- • Tender papule develops into a pustule after an
incubation period of 4–7 days; the pustule ruptures within
a few days to produce a nonindurated, painful ulcer with a purulent
base and undermined or ragged borders.
- • Unilateral tender inguinal adenopathy may progress
to a bubo (fluctuant lymph node mass) that spontaneously ruptures
or requires drainage.
- • Isolation of the causative
organism, Haemophilus ducreyi, by special culture media.
Chancroid is a sexually transmitted genital ulcer disease caused
by Haemophilus ducreyi, a small, fastidious,
gram-negative rod. Worldwide, chancroid
incidence exceeds that of syphilis in many developing countries.
In 1997, the World Health Organization estimated that there were
six million new cases of chancroid. Based on polymerase chain reaction
(PCR) assays, chancroid prevalence has been shown to range from
23% to 56% in endemic areas (Africa, Asia, and
the Caribbean). In the United States and western Europe outbreaks
are episodic. The infection is also up to 25 times more prevalent
in men than in women, a difference recognized in both naturally
occurring and experimental disease in humans and macaques. In fact,
although controversial, it has been suggested that women may be asymptomatic
carriers or reservoirs of the infection.
Although chancroid is uncommon in North America, outbreaks occur
in the inner cities of the United States. The most recent of these
began in the late 1980s in an outbreak attributed to sexual behavior
associated with crack cocaine use and sex in exchange for drugs
or money. The number of cases peaked in 1988, when 5001 cases were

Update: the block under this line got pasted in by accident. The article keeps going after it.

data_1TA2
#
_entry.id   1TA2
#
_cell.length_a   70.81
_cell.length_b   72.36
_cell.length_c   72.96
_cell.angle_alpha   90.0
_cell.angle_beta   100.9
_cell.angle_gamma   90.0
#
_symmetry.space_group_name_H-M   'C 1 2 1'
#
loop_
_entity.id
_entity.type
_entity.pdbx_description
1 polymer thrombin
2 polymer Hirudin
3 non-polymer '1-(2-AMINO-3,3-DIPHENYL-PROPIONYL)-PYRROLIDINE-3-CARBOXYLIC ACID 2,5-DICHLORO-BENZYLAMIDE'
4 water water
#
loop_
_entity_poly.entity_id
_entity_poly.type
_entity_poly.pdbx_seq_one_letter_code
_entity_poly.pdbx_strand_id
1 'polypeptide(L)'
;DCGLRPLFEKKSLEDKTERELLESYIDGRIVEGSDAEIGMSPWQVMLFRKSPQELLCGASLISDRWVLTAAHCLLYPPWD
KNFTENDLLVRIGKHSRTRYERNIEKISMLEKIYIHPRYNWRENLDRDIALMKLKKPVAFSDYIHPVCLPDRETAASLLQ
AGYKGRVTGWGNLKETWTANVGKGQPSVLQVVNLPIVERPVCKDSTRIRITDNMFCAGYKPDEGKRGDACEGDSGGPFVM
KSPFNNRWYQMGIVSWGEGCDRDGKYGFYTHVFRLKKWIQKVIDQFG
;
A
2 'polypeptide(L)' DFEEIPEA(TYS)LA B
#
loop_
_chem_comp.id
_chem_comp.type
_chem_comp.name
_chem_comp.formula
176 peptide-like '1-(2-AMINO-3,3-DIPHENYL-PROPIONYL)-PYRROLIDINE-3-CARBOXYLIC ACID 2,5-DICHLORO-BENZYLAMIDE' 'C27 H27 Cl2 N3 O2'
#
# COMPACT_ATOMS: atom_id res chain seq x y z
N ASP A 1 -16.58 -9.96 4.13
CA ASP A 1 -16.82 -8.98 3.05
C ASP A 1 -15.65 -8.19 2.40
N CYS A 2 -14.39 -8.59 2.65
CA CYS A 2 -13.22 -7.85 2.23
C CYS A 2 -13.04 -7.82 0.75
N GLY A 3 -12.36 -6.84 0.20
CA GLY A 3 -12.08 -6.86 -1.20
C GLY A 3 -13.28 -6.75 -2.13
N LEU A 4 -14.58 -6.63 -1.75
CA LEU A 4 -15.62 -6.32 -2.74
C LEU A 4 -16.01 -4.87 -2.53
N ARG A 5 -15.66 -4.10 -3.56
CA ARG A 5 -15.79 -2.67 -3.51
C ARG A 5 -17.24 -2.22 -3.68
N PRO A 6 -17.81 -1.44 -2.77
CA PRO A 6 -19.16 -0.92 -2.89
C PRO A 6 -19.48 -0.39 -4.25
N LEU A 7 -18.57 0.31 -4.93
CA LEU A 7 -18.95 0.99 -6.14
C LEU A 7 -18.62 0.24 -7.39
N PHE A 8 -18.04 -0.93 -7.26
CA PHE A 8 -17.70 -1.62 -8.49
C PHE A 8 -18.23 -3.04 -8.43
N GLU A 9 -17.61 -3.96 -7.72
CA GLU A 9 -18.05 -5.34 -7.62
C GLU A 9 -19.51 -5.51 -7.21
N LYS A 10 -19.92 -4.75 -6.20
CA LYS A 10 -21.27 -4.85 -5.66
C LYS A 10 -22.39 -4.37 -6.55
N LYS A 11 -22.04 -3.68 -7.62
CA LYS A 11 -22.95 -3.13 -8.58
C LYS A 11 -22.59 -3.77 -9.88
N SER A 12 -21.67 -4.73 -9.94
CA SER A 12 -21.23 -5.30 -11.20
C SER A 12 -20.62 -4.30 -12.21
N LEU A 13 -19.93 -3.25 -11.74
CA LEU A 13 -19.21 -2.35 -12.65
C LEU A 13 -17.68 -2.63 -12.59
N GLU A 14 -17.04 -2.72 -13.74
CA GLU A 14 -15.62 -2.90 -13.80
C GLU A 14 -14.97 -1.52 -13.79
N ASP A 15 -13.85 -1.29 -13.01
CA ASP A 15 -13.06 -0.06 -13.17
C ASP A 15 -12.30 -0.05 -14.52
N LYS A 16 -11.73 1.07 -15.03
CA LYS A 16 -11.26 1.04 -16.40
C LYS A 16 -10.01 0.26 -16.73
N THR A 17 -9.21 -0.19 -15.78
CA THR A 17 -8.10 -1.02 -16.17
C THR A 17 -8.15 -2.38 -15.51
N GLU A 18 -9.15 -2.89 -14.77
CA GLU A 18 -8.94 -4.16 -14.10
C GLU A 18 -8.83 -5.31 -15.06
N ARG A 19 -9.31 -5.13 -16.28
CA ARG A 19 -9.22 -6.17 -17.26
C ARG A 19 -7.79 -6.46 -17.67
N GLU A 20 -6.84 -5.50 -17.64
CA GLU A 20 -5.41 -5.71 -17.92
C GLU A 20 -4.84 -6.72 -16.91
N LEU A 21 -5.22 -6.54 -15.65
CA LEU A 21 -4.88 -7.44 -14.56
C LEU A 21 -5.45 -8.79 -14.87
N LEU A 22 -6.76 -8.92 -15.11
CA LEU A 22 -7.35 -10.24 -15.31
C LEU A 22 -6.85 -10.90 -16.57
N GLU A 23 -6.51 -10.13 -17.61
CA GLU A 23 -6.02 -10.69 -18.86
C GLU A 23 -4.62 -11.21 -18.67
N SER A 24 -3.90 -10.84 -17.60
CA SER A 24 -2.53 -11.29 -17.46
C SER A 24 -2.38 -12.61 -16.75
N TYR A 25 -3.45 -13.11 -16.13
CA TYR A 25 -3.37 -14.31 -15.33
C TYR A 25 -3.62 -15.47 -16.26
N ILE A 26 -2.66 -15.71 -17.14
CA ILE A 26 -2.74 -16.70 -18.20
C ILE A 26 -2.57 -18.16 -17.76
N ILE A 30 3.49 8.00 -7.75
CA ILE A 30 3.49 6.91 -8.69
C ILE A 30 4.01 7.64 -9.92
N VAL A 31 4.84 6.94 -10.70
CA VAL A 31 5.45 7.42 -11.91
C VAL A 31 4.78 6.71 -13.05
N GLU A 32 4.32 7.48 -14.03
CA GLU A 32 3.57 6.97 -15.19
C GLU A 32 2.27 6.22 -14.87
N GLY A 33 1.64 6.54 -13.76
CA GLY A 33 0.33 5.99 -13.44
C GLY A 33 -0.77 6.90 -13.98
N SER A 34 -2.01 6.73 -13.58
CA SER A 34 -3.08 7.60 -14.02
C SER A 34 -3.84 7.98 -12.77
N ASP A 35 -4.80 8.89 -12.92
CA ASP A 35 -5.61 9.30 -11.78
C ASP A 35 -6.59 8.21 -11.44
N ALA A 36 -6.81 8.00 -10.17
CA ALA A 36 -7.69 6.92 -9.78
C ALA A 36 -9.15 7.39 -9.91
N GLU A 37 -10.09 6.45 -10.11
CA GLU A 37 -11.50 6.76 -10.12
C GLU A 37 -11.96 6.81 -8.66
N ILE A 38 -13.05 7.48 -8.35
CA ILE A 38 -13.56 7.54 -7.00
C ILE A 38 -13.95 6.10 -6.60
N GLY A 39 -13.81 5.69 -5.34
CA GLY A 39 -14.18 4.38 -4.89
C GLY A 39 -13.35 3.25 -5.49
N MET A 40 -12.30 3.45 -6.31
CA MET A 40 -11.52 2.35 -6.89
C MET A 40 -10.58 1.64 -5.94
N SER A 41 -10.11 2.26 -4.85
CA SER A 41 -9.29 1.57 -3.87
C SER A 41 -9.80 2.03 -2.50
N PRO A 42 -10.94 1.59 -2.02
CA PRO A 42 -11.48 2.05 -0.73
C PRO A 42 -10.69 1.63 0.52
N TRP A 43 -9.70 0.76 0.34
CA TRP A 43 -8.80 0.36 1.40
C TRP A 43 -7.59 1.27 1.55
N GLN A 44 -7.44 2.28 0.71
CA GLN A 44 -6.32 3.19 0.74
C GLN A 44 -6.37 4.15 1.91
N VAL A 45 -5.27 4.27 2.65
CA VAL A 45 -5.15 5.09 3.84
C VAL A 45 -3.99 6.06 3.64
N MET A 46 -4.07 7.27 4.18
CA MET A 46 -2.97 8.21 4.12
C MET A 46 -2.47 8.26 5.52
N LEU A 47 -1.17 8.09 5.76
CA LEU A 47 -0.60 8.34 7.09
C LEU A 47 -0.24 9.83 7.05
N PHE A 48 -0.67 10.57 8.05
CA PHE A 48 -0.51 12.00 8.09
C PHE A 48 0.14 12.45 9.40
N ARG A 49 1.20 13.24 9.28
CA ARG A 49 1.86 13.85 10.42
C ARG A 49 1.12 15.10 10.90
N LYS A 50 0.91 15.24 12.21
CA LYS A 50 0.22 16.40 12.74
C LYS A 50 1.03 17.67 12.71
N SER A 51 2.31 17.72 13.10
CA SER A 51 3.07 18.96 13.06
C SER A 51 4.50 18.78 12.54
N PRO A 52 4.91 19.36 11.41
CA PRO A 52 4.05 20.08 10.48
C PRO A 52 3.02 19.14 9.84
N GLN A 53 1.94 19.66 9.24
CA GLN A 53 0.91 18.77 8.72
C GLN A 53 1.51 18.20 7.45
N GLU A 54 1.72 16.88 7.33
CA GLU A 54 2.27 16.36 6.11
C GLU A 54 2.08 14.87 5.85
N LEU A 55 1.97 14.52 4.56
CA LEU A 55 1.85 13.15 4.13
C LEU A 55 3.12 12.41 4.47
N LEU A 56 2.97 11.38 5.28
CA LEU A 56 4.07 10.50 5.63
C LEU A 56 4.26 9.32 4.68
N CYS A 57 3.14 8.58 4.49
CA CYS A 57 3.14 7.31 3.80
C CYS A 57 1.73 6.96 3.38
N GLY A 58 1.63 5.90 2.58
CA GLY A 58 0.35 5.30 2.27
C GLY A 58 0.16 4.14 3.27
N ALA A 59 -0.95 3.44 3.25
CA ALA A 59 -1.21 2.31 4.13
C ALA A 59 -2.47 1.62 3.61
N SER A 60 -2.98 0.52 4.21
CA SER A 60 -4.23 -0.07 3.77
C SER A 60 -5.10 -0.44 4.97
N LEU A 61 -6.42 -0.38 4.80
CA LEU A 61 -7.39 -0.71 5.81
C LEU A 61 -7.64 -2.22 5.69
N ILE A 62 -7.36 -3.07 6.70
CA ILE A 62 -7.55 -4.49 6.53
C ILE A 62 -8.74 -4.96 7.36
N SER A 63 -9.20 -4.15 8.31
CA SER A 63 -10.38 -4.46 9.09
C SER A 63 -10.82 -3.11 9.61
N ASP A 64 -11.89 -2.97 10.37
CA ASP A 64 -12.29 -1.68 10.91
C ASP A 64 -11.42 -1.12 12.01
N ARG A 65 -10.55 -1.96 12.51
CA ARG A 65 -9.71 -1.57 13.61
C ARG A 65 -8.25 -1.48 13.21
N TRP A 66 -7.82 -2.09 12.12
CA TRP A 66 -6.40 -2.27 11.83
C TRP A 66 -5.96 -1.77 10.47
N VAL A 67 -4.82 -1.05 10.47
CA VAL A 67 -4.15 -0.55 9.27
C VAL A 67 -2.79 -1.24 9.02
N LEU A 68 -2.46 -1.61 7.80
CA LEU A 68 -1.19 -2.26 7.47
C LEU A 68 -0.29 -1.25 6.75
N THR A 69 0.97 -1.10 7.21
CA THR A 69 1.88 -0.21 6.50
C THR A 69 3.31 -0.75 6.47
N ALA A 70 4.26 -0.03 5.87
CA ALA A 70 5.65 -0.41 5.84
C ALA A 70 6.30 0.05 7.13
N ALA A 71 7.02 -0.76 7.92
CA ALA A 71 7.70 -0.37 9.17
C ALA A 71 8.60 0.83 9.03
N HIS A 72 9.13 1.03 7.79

reported. Since then, the number of cases has sharply declined to
an all-time low of 30 cases reported in 2004. Currently chancroid
is rare in the United States and Canada.
The reasons for the decline in reported chancroid cases are multifactorial
and not completely understood. There did not appear to have been
a decline in sexual risk behavior or crack cocaine use in the at-risk
populations. Improved provider education and awareness, condom promotion, partner
notification and treatment programs, and the addition of chancroid
treatment to the syndromic management of genital ulcers all may
have played a role. Previous localized chancroid outbreaks appear
to have been controlled by identifying and treating reservoir core
groups such as commercial sex workers.
A major constraint to understanding chancroid epidemiology has
been the lack of sensitive and specific diagnostic tests. The organism
is fastidious and difficult to culture. When diagnosis is based
on clinical criteria alone, the infection is likely to be grossly
over-reported in some circumstances and under-reported in others.
The development of sensitive and specific PCR assays for H ducreyi, it is hoped, will correct
the problem of misdiagnosis in the future.
Chancroid has been shown to facilitate HIV transmission by providing
both a portal of entry and an exit for the virus. In other words,
chancroid increases both the transmissibility and the susceptibility
of HIV and may do so by ...